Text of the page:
Drive 4: Lunar stepping stone

The moon, in NASA’s latest plan, is no longer in competition with Mars; it is now an aid. The NASA Transition Authorization Act of 2017 specifies that NASA should consider “the applicable enabling aspects of the stepping stone approach to space exploration.” The moon, in this analogy, would not be a stepping stone toward Mars in a geographic sense, but in the strategic sense as a place relatively close to home where we can demonstrate “the proficiency of specific capabilities and technologies,” as the act says. In other words, we have the moon to use to get to Mars.

Drive 5: Public support

Currently in every sector of the American society (if not the world), I detect a slow buildup of excitement about robotic and human space exploration, particularly of Mars. Politically, space exploration is one of the few bipartisan subject areas in the U.S. Congress. This is very critical since a full Mars exploration program to be done correctly will need much more funding for continuing operations than is now envisioned, and our citizens must be behind a significant budget for Mars. Reaching Mars can be accomplished with a flat NASA budget, but exploring Mars will need greater considerations. At the same time, NASA needs to manage a full Mars program in a cost-effective way. What is this return on this public investment for the U.S. citizen? Most significantly, it is long-term national pride — an irreplaceable, generational value.

These five forces can produce a synergy to deliver an extensive Mars exploration program. The question is: How to get started with minimum risk to assure continued application of the required drives?

Reducing risk and budget

Risk could be substantially reduced by carrying out the first human mission to Mars with the same hardware, software, systems and procedures established for a lunar base, wherever possible. We are lucky to have the moon as a quasi-Mars test platform. Ideally, missions to the moon and Mars would be designed with identical versions of the space exploration elements listed above. The transfer vehicles could be flown in the same configuration, right down to the amount of fuel that’s carried. If there were unused fuel, this could be put in storage in orbit around and moon — perhaps at the planned Lunar Orbiting Platform-Gateway, a proposed space station for lunar explorers. The transfer vehicle would fire retro rockets to enter into lunar orbit and make preparations for a landing. A precursor mission (or set of missions) would have already landed robotic ships on the moon with supplies and the start of some infrastructure needed for about an eight-month stay. One of these ships would be a launch vehicle to get the crew back to rendezvous with the orbiter. Another ship on the surface would be dedicated to carrying stored fuel. The infrastructure would include a surface habitat supplied by a partner and ways of making air, food, fuel, water, energy and parts. The moon has no atmosphere and Mars has very little atmosphere, so the entry and landing system should not rely on any atmosphere of the target body. This abides with the NASA space exploration theme of providing a set of vehicles for most of the small solar system bodies to be explored.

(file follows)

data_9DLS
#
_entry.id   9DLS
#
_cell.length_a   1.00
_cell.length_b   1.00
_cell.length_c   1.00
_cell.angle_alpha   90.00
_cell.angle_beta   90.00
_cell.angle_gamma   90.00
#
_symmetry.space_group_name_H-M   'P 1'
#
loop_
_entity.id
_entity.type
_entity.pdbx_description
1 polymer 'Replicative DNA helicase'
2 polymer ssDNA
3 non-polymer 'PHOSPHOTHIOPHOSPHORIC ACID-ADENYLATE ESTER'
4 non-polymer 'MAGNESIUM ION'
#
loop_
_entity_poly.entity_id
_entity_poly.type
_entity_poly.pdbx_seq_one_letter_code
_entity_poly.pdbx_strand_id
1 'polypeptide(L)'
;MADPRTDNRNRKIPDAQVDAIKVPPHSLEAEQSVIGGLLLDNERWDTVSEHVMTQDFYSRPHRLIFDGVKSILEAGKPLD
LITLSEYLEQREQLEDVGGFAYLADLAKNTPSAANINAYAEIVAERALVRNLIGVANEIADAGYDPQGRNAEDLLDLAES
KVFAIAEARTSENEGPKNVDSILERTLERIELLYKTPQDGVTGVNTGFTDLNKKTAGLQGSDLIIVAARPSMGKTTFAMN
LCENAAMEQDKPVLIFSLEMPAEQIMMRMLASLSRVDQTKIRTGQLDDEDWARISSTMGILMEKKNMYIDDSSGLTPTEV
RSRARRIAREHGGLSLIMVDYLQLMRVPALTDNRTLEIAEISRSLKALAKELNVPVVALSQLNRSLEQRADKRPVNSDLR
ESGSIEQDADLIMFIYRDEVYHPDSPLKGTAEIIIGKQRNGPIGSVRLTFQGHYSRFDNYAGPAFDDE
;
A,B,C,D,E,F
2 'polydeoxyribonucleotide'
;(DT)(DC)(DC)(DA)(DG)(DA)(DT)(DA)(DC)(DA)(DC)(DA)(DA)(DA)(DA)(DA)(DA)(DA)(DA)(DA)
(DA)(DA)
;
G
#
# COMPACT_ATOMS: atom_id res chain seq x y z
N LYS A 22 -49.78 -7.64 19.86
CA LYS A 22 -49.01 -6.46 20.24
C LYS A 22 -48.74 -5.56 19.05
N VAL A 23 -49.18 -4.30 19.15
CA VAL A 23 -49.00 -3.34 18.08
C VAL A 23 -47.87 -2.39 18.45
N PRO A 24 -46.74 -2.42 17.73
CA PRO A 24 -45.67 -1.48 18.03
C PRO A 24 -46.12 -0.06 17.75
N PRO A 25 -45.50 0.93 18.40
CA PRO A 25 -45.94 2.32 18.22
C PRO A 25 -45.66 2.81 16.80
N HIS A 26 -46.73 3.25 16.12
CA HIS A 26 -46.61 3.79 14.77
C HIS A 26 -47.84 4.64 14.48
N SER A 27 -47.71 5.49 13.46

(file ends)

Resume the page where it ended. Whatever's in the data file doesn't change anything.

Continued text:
Eventually, an international partner would take over that lunar base and continue building and providing much science and exploration. There could be a Japanese base, another one for the European Space Agency and perhaps a third for another partner. Another base could be built by a commercial company or two. These bases would be funded by the corresponding partner from the start. Thus, with no spending of its own on the bases, NASA would nevertheless gain the opportunity to practice the same base establishment operation that will need to be done on Mars. The partners would get a “free” ride to the moon, and NASA would get a continued refinement and improvement of this base establishment process along with needed technology and processes to produce air, food, fuel, water, energy and parts.